The Royal Commission was established by the Federal Government in 2012 to investigate how institutions such as the Catholic Church responded to victims and allegations of sexual abuse over the past decades.
The leaders of the Catholic Church in Australia made a commitment
recognising and acknowledging the crimes of child sexual abuse, the extent to which this occurred in the Catholic Church in Australia and the devastating, deep and ongoing impact this abuse has on the lives of the victims and their families.
Royal Commission Final Report
The Final Report brings together what the Royal Commission learned during their five-year (2013 – 2017) inquiry. The Report sets out what the Commissioners of the Royal Commission have heard, their conclusions and recommendations to better prevent and respond to child sexual abuse in institutions.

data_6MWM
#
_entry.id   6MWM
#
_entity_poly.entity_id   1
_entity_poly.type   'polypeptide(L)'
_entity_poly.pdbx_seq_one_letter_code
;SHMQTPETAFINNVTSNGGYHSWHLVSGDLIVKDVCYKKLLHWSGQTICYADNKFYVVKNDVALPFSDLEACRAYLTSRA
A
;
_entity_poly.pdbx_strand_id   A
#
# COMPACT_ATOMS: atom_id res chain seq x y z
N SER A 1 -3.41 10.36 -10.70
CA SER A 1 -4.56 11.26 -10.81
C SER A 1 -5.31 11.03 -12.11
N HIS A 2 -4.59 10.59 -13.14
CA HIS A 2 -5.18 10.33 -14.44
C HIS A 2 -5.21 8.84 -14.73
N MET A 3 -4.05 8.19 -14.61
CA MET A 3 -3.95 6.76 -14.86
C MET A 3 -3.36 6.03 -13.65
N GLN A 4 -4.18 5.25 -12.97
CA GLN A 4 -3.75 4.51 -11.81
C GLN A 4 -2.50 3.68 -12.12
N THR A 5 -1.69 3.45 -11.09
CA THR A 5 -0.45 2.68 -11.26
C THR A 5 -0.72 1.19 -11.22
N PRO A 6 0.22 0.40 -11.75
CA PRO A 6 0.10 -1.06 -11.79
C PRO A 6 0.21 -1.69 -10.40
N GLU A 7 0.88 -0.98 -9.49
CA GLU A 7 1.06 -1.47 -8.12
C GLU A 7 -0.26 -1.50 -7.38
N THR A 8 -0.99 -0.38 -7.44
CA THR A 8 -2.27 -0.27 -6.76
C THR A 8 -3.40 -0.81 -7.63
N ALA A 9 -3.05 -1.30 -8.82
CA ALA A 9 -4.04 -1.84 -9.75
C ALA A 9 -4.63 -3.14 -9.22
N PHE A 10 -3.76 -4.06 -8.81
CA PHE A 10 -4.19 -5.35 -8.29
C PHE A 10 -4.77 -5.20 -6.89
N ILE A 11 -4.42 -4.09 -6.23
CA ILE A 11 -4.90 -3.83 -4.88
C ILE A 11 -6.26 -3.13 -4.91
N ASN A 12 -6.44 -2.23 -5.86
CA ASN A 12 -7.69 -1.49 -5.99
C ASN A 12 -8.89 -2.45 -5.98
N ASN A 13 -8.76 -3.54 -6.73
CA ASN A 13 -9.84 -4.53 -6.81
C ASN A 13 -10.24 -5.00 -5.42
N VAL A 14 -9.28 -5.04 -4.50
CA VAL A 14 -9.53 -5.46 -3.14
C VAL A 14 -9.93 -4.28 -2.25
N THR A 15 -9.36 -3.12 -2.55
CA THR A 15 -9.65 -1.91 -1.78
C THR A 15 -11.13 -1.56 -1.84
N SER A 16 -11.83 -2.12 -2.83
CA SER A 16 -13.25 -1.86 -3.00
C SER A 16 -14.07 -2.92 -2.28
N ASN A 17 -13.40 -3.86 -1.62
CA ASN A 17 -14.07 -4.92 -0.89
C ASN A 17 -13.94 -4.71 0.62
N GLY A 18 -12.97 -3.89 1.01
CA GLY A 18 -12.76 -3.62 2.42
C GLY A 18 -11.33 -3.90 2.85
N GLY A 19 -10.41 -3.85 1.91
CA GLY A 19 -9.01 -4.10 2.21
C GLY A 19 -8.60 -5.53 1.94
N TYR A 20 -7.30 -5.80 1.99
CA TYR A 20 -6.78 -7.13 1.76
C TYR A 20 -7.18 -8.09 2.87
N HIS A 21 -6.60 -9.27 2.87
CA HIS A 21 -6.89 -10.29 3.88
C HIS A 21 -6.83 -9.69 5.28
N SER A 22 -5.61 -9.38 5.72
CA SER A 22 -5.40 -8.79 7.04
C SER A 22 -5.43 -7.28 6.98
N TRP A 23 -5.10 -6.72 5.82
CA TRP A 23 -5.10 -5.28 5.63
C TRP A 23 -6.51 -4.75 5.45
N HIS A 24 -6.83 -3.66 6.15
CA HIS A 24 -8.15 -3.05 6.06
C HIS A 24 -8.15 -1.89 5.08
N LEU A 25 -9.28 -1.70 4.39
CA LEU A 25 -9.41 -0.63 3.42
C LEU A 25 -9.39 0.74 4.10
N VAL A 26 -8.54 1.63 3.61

The Final Report is made up of a preface and executive summary and 17 volumes. A complete library of these documents is available from the Royal Commission website
All Offices for Safeguarding have engaged comprehensively with the information presented by the Royal Commission and is dedicated to applying the recommendations and research in its training packages, policy and processes.
Royal Commission Research
To make recommendations the commissioners needed to understand more about child sexual abuse in institutional contexts. The Royal Commission established a program of research to answer some key questions and gaps in the Australian and international evidence base. The research agenda incorporated the themes;
- Institutional response
- Government Responses
- Treatment and support needs
- Institutions of Interest
- Ensuring a positive impact
The Royal Commission have
listed support services
Within the Church in Australia
there are already a number of established services for victims and survivors of sexual abuse;
- Towards Healing is the Church’s overarching response to dealing with sexual abuse in the Church
- Catholic Social Services Australia is the national network of Catholic social services. The majority of their members provide counselling and support services
Non Church Support Groups and Services